Auto Transport to New Mexico
The state of New Mexico may be the fifth-largest state in the Union in terms of total area, but it ranks just 36th in total population and 43rd in population density. Once belonging to Spain, then Mexico, it was ceded to the U.S. in 1848 and when it was first given was much larger, encompassing almost all of modern-day Arizona and New Mexico, as well as small parts of California and Colorado. By 1866 the modern-day boundaries were set, but New Mexico would not see statehood until 1912 when it was admitted as the 47th state. Much of New Mexico’s slow growth is attributed to its harsh environment; the state is largely situated in arid desert terrain and thus is not hospitable in many areas.
There are two different east-west interstates in New Mexico that help when it comes to auto transport to or from the state. Perhaps the most prominent is I-10, the southern-most east-west interstate in the country and a popular route for many shippers running routes through the southern U.S. I-10 runs east-west into New Mexico from Arizona, then turns south near Las Cruces and heads into western Texas. This particular stretch of I-10 is generally more expensive to travel along because there are relatively few major metro areas between Phoenix, Arizona and San Antonio, Texas, though on the whole it’s an easier route for many transporters merely because it runs clear across the country. I-40 services Albuquerque, a bit further north, and like I-10 is a bit more expensive to run routes along in the western parts of the U.S. However, the fact that it runs through Albuquerque, a city with a population of over 555,000, does give auto shippers a bit more incentive to go there.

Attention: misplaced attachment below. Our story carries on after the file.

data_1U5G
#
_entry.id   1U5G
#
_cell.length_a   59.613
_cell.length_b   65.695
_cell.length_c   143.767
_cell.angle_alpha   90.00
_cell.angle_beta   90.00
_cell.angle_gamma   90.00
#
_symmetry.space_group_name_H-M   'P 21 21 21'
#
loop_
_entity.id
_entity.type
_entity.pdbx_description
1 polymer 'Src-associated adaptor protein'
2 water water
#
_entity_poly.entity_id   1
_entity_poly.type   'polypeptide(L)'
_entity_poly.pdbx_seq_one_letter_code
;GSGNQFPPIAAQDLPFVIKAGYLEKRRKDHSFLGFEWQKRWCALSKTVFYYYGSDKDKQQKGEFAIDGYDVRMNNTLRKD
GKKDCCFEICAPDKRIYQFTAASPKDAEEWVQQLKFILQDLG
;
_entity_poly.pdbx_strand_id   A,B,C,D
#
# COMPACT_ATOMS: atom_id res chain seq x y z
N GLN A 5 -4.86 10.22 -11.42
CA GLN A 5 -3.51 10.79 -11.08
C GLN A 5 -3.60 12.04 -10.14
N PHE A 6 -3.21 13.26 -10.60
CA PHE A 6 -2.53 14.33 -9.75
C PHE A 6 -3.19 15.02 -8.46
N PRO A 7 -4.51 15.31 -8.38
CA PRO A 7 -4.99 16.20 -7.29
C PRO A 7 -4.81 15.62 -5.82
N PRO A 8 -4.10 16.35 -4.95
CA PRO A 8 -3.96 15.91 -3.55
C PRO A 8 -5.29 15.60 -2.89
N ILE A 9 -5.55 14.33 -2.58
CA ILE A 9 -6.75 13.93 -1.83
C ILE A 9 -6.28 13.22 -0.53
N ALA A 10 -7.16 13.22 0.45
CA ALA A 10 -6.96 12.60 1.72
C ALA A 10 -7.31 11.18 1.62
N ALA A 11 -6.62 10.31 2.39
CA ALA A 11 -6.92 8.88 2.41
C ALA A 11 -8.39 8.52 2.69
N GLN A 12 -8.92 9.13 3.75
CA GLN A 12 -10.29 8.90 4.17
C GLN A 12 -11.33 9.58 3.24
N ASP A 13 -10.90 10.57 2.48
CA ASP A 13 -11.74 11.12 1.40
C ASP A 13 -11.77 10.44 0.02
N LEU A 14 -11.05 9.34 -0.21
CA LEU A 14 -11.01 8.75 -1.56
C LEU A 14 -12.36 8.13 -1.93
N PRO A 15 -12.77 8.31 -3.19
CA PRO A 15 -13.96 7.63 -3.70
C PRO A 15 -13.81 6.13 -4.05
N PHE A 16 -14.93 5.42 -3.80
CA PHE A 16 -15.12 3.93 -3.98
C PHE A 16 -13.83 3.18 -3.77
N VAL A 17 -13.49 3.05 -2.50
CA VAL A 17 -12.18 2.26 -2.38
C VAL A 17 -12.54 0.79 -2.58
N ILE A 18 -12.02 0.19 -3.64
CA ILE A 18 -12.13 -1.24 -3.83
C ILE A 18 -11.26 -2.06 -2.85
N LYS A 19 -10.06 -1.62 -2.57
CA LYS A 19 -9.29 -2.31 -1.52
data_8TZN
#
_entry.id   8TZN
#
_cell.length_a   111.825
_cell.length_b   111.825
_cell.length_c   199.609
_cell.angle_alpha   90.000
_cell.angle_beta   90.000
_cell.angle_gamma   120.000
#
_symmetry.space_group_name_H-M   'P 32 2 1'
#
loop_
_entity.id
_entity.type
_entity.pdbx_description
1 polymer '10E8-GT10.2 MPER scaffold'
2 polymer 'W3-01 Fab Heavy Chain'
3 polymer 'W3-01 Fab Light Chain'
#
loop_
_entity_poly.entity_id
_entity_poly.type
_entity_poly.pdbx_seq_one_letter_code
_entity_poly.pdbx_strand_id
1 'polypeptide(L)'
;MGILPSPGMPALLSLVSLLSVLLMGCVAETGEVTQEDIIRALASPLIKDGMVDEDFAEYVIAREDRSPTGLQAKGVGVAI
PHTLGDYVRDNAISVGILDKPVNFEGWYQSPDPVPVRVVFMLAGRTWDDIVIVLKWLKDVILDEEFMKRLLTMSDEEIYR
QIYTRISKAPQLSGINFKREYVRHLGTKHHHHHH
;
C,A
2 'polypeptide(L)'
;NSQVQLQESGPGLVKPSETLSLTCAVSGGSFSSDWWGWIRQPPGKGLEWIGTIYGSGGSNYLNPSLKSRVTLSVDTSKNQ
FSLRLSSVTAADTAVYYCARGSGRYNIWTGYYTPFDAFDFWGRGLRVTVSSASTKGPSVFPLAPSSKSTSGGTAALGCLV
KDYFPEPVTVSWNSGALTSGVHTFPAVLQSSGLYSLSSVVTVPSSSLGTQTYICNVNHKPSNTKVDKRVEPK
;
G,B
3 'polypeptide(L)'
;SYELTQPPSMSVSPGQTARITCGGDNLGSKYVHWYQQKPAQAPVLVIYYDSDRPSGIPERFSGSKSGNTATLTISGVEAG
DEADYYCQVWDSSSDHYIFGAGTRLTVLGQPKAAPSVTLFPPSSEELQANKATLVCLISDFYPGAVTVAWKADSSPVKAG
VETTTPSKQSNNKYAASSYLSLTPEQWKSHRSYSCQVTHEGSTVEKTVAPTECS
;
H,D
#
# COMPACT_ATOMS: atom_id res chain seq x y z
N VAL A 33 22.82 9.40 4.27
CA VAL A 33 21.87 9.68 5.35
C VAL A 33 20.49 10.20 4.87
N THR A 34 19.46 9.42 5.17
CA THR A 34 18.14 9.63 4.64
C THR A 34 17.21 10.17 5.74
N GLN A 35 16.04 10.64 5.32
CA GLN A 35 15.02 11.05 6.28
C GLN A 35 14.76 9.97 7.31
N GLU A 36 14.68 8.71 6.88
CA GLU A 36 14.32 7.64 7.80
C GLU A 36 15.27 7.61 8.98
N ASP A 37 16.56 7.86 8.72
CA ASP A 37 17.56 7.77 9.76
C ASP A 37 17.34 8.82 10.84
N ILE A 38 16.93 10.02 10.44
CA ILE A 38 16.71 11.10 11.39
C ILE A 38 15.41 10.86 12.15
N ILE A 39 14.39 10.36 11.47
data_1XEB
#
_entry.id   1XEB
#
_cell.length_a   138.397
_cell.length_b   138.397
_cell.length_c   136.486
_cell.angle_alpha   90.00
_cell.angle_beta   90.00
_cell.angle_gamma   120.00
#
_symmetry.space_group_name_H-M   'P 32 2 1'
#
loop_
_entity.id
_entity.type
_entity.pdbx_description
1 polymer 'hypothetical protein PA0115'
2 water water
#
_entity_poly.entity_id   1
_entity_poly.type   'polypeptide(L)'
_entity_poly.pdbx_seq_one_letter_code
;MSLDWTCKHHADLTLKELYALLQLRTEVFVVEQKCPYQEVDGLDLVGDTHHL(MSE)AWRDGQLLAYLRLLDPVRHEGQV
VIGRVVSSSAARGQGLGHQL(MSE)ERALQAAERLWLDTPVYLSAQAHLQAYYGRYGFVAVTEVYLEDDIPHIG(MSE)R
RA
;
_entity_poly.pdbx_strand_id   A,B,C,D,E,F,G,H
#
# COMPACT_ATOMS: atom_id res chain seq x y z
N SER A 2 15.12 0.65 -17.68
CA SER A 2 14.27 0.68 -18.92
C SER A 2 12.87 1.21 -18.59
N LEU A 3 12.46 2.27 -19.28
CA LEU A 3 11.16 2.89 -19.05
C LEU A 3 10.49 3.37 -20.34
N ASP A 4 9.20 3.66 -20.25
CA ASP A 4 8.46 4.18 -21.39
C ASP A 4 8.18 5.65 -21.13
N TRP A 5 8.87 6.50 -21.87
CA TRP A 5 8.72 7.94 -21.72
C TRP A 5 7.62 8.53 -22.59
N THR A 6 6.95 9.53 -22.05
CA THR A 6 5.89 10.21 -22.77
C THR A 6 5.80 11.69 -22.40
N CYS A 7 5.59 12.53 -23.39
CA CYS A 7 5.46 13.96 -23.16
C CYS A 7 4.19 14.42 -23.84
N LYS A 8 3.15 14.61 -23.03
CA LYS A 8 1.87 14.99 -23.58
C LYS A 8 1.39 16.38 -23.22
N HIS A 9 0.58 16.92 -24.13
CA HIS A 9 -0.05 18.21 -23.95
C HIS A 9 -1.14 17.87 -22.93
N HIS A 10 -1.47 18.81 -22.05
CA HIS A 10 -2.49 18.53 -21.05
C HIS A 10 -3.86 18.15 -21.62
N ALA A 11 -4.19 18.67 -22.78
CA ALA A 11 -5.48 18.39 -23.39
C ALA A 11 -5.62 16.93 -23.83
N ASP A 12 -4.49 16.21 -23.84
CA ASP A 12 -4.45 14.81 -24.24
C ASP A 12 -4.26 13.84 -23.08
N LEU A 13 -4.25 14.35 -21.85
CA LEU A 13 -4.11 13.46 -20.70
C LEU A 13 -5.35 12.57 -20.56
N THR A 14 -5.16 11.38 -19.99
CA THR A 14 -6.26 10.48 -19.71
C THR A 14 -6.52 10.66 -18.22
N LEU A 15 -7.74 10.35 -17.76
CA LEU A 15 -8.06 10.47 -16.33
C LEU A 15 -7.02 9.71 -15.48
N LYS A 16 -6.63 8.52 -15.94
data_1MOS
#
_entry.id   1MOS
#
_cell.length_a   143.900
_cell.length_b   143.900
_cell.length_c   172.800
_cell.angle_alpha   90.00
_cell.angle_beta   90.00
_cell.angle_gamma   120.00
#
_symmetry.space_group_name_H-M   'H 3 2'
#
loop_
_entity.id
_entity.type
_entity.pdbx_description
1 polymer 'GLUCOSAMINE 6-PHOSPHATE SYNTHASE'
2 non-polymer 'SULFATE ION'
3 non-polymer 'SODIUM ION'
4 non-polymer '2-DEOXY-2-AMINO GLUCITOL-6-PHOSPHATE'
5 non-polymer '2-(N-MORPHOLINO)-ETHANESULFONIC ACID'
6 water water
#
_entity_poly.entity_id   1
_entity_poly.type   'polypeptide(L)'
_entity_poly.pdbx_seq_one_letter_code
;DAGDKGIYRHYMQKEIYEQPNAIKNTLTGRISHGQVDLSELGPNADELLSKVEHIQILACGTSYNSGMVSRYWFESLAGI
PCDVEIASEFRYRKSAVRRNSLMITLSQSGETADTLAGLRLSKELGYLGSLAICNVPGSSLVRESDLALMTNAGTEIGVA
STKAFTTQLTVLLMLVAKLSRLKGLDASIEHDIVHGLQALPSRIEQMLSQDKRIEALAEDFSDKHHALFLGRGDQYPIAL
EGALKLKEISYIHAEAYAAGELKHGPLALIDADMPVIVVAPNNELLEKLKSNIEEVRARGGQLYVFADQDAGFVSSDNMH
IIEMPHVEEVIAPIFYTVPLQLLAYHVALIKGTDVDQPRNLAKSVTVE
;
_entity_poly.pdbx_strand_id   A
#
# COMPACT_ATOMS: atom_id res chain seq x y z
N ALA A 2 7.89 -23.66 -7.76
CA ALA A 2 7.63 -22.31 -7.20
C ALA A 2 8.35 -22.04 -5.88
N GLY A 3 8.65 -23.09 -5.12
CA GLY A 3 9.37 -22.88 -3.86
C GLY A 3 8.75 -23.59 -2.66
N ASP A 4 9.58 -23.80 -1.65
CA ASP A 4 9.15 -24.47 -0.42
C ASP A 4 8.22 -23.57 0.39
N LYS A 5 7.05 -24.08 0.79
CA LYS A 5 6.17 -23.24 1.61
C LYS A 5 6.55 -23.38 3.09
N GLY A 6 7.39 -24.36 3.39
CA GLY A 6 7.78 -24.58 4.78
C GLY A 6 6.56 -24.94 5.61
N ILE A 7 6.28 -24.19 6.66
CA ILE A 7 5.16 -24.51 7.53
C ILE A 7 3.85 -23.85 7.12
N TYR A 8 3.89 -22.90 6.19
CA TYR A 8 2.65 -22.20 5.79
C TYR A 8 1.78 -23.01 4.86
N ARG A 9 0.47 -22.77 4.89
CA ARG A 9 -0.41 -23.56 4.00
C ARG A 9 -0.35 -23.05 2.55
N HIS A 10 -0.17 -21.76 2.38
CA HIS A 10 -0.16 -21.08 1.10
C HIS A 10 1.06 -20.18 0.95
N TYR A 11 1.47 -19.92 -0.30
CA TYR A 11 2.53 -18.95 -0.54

The main north-south interstate in New Mexico is I-25, a crucial interstate for transport through New Mexico and Colorado. I-25 is more commonly used by auto shippers to get around the Denver metro area, which sits a few hundred miles north of New Mexico, and while it may not connect a lot of major metro areas together it does provide access from I-10, which it originally branches off from near Las Cruces, up through Albuquerque and Santa Fe before heading into Colorado, then north through the most populated areas of the state before heading into Wyoming, servicing cities such as Cheyenne and Casper, before terminating at its junction with I-90 in northern Wyoming. I-25 is not that popular with auto shippers due to the small number of large cities it services, but it does keep prices lower as it does provide more options for auto transport drivers trying to get around the western U.S. as quickly and as efficiently as possible. You can learn more about New Mexico here.
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